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Light-controlled bright and stable plexcitonic quantum emitters operating in both single-photon and entangled-photon-pair emission modes

Project description

Perovskite quantum dots: key quantum emitters of single, pure photons

Quantum information could spur breakthroughs in quantum communication, quantum key distribution and quantum computation. Quantum emitters that can generate single photons and pairs of entangled photons on demand are key to the development of such technologies. Perovskite quantum dots (PQDs) hold great potential for use as quantum emitters, but the lack of stable two-photon photoluminescence signals and the low biexciton photoluminescence quantum yields limit their use. Funded by the Marie Skłodowska-Curie Actions programme, the QESPEM project will investigate nanoscale plasmon–exciton (plexciton) interactions. The presence of plexciton states could significantly stabilise and improve the photoluminescence properties of PQDs, rendering them suitable for producing single, pure photons.


The emerging field of quantum information offers significant opportunities in quantum key distribution, quantum simulation and computation, metrology, and imaging. However, these applications require the use of quantum emitters that can generate single photons and pairs of entangled photons on demand. Perovskite quantum dots (PQDs), which can produce a highly coherent single-photon emission, are very promising as quantum emitters with a high single-photon purity, indistinguishability, and brightness. A unique property of PQDs is that, in contrast to many other emitters, biexciton states can be effectively generated in PQD. Two-photon photoluminescence (PL) resulting from biexciton recombination is one of effective ways of generating entangled photon pairs. However, the use of the full potential of PQDs as quantum emitters is hindered by the limitations associated with the instability of the PL signal and the low biexciton PL quantum yield. Nanoscale plasmon–exciton interaction can significantly stabilize and improve the PL properties of PQDs due to the appearance of hybrid plasmon–exciton (plexciton) states serving as quantum emitters, thus overcoming the aforementioned limitations of PQDs. The main goal of the present QESPEM project is to design highly efficient plexcitonic quantum emitters operating as on-demand sources of pure single indistinguishable photons and pairs of entangled photons. To achieve this goal, the following objectives will be fulfilled: (1) to design quantum emitters based on the PQDs and plasmon nanostructures with implemented synergistic combination of plasmon-induces effects; (2) to develop new approaches and methods to control different regimes of plasmon–exciton interaction in the designed structures; (3) to optimize the conditions of light–matter coupling to achieve the highest values of the generation efficiency, single-photon purity, and indistinguishability for the single-photon mode and entanglement fidelity for the photon-pair mode.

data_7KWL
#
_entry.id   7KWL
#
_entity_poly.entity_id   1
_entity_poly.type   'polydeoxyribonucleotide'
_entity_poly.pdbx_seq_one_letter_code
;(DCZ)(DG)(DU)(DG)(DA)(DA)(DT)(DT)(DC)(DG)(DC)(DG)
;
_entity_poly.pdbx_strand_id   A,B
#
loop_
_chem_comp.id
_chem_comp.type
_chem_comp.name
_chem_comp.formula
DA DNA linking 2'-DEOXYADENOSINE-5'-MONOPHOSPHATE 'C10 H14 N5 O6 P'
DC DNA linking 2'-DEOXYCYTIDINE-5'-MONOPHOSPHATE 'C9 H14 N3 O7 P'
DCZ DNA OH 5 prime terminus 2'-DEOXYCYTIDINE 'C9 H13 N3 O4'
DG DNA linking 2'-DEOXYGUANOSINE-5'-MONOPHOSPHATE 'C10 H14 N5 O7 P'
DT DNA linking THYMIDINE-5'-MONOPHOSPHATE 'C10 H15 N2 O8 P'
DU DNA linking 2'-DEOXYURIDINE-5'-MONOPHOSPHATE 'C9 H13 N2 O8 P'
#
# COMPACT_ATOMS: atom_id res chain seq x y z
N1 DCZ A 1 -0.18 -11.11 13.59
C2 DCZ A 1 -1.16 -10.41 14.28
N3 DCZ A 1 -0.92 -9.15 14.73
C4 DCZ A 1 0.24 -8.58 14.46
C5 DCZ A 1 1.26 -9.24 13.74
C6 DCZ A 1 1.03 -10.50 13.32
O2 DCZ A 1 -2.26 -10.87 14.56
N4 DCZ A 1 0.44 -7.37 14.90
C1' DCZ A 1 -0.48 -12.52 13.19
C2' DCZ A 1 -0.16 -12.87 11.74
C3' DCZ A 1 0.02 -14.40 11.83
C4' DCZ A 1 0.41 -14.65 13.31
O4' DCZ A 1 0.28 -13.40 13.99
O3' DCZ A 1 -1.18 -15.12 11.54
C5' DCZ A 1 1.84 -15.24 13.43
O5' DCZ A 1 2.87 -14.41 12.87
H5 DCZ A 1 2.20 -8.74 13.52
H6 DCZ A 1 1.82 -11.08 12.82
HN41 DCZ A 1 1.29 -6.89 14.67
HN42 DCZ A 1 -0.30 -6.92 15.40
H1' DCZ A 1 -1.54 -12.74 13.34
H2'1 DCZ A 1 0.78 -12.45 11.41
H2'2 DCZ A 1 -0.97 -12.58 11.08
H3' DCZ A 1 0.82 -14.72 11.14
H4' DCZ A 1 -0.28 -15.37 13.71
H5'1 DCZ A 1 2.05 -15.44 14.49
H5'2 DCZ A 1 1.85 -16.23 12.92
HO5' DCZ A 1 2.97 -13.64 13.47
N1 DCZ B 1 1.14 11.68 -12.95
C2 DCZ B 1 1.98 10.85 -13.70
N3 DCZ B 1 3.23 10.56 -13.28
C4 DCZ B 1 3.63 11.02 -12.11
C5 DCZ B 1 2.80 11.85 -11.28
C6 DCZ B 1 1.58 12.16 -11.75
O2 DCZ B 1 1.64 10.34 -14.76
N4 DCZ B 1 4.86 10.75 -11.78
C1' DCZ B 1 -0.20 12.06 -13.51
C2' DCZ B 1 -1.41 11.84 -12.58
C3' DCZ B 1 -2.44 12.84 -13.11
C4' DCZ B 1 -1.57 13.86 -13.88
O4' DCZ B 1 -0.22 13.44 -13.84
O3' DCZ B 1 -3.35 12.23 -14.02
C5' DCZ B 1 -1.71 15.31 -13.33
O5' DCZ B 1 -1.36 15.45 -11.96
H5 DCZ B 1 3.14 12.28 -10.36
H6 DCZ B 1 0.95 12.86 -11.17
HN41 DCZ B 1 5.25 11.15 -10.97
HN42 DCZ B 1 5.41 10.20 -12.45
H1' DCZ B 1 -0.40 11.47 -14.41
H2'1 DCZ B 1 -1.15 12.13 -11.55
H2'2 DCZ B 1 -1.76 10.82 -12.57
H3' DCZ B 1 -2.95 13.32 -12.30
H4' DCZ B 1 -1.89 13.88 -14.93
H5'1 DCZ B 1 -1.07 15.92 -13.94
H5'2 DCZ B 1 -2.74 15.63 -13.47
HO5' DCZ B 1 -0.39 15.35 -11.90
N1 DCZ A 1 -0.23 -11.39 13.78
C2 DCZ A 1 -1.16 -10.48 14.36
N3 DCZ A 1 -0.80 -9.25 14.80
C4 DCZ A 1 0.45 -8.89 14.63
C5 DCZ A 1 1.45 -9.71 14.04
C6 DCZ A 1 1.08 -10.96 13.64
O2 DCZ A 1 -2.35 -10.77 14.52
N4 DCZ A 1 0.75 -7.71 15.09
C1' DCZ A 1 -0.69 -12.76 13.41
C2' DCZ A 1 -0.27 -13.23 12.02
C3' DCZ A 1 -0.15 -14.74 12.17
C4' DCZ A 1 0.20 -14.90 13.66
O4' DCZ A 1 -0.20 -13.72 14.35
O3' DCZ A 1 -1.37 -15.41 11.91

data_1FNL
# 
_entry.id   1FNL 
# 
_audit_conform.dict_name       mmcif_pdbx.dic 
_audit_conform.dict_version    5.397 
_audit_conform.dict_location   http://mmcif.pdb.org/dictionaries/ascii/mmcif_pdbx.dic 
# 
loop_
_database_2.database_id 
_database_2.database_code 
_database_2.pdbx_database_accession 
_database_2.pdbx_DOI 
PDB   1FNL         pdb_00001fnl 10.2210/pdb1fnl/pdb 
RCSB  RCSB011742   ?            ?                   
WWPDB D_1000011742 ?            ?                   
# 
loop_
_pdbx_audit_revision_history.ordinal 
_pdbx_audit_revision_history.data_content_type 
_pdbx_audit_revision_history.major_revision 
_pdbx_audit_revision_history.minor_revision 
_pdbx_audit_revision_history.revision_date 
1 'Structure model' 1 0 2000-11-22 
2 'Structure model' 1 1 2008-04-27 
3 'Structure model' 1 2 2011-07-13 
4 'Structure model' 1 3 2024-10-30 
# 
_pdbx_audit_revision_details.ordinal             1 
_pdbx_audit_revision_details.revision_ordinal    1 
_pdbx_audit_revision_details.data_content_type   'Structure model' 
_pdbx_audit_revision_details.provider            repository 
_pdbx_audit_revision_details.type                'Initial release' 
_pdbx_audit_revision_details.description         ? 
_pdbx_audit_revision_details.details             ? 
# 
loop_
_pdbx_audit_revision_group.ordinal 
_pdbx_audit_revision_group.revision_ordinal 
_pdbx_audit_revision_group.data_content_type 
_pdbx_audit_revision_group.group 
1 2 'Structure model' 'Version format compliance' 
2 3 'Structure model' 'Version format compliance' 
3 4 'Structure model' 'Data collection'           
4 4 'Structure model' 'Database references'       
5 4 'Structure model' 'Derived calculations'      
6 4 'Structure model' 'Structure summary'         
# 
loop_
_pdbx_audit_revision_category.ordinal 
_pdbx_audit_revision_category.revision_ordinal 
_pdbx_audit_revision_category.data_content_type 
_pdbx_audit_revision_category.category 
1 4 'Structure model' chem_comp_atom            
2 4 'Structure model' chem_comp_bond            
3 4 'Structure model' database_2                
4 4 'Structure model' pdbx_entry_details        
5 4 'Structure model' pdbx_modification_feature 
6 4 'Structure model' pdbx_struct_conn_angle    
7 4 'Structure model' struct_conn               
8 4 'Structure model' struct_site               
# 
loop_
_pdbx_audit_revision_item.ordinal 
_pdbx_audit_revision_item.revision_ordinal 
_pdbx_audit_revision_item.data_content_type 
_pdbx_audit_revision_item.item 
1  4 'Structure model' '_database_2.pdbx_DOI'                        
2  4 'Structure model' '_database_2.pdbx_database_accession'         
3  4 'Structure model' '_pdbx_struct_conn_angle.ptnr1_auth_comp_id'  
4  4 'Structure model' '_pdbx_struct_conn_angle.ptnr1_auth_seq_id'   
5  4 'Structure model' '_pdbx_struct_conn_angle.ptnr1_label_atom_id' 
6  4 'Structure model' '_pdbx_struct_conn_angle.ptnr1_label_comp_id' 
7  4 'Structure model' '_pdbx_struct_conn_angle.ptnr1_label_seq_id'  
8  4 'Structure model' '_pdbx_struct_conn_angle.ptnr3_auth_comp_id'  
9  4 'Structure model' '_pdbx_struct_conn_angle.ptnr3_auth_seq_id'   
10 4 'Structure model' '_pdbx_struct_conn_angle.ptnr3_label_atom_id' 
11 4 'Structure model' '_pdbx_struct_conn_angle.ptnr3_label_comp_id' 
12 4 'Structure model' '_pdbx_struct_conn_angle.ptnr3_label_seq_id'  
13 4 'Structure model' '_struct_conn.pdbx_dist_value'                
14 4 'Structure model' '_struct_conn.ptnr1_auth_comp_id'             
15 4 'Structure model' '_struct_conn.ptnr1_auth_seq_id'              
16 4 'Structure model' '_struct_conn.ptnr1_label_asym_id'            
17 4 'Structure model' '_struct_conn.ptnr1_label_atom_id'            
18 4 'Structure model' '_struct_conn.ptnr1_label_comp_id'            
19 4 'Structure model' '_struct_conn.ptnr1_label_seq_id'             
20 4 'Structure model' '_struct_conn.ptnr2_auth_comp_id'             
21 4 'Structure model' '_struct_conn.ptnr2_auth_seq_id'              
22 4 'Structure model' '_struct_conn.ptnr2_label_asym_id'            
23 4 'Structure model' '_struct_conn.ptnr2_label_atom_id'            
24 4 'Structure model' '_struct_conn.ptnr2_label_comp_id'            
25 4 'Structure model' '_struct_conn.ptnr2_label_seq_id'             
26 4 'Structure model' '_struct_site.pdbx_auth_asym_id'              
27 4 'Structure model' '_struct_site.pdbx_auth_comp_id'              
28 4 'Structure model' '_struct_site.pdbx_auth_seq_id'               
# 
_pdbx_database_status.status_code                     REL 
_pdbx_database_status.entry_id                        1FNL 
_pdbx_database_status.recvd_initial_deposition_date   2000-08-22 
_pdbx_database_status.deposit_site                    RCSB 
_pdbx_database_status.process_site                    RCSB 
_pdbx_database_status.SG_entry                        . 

Net EU contribution
€ 172 932,48
48940 Leioa

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Noreste País Vasco Bizkaia
Activity type
Higher or Secondary Education Establishments
Total cost
€ 172 932,48